Our phones, tablets and laptops constantly emit electromagnetic frequencies (EMF). Constant exposure of the frequencies at close proximity (phone in your pocket or close to crotch or laptop on your lap) can damage the Leydig cells and Sertoli cells and reduce testosterone and sperm production respectively (R).

Exposure to mobile phone radiation for 60 minutes/day for a total period of 3 months significantly decrease the serum testosterone level in Wistar Albino rats (R).

#2 Social media can be stressful

In general, taking a break from social media lowers cortisol (R).

Some people are more prone to the stressful effects of social media than others.

A few ways that social media can be stressful are due to:

  • Fear-based news
  • Negative comments
  • Cyberbullying
  • Feeling inadequate
  • Envy

To elaborate on each a little bit more.

#1 Almost everyone who said that they stopped watching the news felt better as a result of it. Social media, especially Twitter, is a hotbed of news, which is mostly negative.

#2 It’s likely that if you’ve participated anywhere online you’ve received negative comments before. Some people are not negatively affected by these comments, whereas others are hurt by them. If negative comments affect you negatively, it can increase your stress and cortisol and create feelings of depression and sadness.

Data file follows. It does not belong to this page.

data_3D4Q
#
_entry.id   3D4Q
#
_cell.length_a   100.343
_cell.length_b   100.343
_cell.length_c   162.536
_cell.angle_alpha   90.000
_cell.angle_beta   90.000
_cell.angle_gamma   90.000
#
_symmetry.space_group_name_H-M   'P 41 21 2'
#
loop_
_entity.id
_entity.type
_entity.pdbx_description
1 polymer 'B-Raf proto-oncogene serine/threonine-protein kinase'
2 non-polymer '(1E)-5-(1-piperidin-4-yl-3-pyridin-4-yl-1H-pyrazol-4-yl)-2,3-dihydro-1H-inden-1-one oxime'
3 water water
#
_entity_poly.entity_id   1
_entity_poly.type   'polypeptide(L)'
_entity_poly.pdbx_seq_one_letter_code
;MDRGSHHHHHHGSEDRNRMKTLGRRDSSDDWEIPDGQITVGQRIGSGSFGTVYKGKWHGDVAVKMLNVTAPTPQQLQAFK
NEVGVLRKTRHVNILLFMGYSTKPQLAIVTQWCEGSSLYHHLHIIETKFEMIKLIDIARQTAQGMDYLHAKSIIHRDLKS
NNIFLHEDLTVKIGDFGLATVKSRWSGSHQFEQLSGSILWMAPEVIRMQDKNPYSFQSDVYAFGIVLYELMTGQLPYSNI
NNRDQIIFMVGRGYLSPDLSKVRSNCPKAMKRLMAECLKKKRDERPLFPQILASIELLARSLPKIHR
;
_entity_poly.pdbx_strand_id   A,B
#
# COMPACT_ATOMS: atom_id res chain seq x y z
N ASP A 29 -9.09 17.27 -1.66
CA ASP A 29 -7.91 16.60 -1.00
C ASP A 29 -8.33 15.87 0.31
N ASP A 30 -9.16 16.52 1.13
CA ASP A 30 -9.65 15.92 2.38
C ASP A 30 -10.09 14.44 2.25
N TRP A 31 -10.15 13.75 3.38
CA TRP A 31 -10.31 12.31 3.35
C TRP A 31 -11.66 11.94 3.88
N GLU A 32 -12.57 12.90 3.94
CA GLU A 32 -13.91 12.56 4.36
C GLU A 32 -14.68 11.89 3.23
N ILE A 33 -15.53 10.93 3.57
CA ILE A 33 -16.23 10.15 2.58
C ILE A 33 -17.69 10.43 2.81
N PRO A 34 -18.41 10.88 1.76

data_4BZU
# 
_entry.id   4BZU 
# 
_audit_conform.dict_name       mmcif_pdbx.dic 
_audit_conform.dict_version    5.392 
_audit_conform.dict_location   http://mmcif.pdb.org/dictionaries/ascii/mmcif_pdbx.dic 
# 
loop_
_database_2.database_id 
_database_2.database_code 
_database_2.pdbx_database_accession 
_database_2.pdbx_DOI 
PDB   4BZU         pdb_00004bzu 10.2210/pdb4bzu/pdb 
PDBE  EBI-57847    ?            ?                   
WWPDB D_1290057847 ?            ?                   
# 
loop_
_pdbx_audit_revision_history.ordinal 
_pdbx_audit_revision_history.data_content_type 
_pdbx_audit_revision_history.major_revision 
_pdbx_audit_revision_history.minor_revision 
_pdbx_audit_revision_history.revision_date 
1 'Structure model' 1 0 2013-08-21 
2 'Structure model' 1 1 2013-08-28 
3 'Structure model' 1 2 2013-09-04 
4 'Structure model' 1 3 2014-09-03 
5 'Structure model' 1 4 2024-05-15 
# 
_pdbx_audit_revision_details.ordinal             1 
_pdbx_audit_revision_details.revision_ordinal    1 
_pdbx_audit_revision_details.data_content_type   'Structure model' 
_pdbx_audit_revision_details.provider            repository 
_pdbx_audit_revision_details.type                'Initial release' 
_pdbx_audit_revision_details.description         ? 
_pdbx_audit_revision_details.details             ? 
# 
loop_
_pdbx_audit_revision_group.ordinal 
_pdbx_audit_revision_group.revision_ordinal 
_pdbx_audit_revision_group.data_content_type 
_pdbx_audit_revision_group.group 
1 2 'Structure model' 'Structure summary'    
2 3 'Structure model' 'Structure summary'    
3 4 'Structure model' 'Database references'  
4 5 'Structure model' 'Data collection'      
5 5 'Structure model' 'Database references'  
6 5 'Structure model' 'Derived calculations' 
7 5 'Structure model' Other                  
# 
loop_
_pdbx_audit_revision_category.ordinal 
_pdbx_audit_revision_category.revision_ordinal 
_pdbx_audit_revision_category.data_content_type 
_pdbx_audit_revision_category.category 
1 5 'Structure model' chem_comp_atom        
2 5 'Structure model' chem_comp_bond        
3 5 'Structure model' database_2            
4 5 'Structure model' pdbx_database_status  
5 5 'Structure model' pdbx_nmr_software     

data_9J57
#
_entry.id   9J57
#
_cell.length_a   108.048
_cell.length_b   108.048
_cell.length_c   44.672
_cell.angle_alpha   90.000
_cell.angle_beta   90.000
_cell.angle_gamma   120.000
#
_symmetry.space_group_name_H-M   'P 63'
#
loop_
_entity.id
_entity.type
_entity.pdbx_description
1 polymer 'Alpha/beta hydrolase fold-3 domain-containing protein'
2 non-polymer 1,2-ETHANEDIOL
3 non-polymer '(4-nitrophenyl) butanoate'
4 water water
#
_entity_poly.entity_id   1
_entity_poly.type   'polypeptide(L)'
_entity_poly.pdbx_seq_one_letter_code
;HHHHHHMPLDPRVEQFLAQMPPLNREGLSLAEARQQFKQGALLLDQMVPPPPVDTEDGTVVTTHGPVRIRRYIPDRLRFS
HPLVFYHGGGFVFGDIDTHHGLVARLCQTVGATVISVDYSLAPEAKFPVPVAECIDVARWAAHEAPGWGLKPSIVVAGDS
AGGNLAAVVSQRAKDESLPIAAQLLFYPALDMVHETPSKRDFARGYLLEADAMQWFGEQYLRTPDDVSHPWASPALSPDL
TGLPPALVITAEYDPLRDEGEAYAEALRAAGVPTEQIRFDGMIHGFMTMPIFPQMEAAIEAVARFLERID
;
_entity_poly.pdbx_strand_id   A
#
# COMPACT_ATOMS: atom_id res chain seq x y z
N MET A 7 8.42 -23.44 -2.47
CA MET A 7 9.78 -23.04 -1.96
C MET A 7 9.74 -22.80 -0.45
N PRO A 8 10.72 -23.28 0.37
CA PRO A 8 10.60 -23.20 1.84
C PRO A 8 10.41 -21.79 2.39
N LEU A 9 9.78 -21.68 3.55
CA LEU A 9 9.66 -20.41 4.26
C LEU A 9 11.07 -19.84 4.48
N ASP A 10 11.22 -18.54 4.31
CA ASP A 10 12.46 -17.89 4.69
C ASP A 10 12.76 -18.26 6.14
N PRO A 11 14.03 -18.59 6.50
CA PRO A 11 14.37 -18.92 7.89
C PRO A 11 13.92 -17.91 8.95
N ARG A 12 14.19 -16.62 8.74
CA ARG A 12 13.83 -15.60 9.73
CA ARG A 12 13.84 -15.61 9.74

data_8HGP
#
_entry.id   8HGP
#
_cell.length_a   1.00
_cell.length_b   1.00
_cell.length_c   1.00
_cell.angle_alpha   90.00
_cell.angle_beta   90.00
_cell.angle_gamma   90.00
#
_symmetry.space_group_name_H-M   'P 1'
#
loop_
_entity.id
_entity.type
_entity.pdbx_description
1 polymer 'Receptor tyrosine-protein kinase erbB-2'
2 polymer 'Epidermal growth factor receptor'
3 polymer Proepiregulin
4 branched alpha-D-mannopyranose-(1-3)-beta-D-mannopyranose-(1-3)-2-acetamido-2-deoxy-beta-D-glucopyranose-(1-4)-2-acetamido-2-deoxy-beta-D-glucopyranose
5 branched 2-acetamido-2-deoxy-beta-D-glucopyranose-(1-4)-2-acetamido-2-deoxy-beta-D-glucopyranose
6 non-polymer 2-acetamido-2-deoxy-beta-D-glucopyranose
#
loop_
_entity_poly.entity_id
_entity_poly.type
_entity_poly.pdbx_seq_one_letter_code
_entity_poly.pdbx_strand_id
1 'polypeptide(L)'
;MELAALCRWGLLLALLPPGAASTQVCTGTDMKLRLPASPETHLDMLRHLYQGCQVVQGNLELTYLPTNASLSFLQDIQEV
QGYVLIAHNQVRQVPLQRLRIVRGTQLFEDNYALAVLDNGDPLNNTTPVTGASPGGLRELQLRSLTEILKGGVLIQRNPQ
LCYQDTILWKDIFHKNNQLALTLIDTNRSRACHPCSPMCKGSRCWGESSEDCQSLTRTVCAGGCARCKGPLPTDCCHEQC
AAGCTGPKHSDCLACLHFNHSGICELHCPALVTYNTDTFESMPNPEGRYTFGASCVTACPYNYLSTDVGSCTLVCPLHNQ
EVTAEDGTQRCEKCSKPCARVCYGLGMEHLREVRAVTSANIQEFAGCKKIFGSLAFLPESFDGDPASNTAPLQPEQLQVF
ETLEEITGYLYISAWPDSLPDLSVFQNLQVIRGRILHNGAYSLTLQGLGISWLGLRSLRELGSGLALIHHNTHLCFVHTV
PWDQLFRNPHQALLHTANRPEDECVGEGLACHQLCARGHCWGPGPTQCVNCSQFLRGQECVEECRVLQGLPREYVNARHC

#3 This is more common in games than on social media, but bullies are everywhere. Bullies also like to drop negative comments for no good reason.

#4 & 5 Looking at others that are having a good time or that appear to be better or richer than you can make you feel inadequate and you might envy them. Very few people show how their lives actually really are. Everyone is pretending to an extent. Or they just share the good and you can easily think they’re way better off than they really are.
If I constantly look at guys that are bigger, stronger and more ripped than me, it can make me feel inadequate. Even if they are just the elite of the elite (0.01% of the population), I’ll still feel like I’m not good enough unless I look like that.